Sunday, July 29, 2007

American Gangstas Further Damaging Our Military

posted by Bill Arnett @ 12:15 PM Permalink

I think pretty much everyone knows of the military's recruitment problems. Those problems have lead to the enlistment of people with drug and violence convictions, no H.S. diploma, mental health problems, and a variety of traits that rarely make for a good soldier, but that are necessary because the parents of enlistment age kids are telling their kids [just as I did] that they will be damned before they will send their child off to die in a blazing desert for the purpose of stealing Iraqi oil in an illegal war started by bush..

Here are some of the consequences:
Evidence of gang culture and gang activity in the military is increasing so much an FBI report calls it "a threat to law enforcement and national security." The signs are chilling: Marines in gang attire on Parris Island; paratroopers flashing gang hand signs at a nightclub near Ft. Bragg; infantrymen showing-off gang tattoos at Ft. Hood.

"It's obvious that many of these people do not give up their gang affiliations," said Hunter Glass, a retired police detective in Fayetteville, North Carolina, the home of Ft. Bragg and the 82nd Airborne. He monitors gang activity at the base and across the military.

"If we weren't in the middle of fighting a war, yes, I think the military would have a lot more control over this issue," Glass said. "But with a war going on, I think it's very difficult to do."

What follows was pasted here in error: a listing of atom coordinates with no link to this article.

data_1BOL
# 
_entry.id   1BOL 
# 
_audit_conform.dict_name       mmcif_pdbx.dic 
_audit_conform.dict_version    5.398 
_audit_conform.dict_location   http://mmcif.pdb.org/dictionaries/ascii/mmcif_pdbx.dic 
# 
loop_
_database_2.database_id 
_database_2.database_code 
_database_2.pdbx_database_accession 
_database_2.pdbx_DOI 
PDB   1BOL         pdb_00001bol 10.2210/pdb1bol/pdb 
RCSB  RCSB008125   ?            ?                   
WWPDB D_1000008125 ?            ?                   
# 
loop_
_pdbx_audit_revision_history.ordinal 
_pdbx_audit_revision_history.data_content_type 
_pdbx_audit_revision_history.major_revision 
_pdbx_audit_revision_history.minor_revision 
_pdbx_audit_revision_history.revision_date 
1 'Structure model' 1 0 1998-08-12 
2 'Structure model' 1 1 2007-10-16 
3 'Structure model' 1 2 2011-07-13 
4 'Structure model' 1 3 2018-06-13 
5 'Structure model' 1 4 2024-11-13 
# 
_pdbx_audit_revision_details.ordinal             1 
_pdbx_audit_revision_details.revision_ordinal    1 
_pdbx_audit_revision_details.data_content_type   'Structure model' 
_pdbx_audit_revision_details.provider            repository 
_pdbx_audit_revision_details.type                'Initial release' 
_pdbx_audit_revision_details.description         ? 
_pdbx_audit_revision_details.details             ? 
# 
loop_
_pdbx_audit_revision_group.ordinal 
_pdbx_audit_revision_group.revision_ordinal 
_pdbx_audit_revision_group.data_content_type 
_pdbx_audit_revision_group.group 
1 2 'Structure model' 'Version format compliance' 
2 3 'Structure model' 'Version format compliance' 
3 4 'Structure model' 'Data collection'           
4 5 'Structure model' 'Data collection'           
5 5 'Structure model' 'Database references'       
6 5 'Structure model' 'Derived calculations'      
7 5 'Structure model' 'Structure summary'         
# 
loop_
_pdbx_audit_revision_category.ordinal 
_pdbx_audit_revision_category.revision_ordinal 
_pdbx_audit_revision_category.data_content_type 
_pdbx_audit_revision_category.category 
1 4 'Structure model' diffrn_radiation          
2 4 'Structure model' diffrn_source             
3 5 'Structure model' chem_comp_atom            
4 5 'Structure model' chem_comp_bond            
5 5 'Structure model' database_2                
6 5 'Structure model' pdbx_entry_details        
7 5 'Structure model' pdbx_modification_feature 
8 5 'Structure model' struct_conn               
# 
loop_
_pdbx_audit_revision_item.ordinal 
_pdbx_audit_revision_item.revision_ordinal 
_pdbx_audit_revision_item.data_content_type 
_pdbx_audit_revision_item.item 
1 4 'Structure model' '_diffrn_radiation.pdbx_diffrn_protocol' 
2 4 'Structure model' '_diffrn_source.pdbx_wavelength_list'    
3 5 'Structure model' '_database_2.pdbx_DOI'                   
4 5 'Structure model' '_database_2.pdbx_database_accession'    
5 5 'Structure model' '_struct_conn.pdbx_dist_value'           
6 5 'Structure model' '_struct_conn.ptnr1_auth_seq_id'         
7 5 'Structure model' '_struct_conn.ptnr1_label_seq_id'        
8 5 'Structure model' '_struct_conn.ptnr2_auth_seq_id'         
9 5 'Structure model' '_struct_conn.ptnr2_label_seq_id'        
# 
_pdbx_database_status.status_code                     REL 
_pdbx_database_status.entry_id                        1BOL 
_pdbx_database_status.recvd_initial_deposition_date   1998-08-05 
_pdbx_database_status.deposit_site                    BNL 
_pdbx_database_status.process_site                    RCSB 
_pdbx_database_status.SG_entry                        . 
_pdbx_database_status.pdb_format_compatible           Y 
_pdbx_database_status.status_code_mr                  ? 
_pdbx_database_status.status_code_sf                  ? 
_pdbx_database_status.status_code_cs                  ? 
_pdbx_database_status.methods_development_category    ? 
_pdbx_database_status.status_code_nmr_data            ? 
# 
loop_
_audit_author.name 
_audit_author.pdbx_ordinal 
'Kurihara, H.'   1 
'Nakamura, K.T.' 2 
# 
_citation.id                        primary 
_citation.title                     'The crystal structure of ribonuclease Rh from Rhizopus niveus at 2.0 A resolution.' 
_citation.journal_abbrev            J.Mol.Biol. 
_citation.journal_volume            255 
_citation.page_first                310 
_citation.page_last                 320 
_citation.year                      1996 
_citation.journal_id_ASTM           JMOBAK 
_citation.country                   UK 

Gang activity clues are appearing in Iraq and Afghanistan, too. Gang graffiti is sprayed on blast walls – even on Humvees. Kilroy – the doodle made famous by U.S. soldiers in World War II – is here, but so is the star emblem of the Gangster Disciples.
Yet again America faces another national security crisis in the making, all due to the actions and incompetence of the worst president in history.

When will it stop?

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At 3:39 AM, Anonymous Anonymous said...

The article also includes "army officials point out less than 1 percent of all its criminal investigations are gang related.

"We must remember that there are a million people in the army community," Smith said, "And these small numbers are not reflective of a tremendous, pervasive, rampant problem."

Shouldn't gang members be given the opportunity to become productive members of society?


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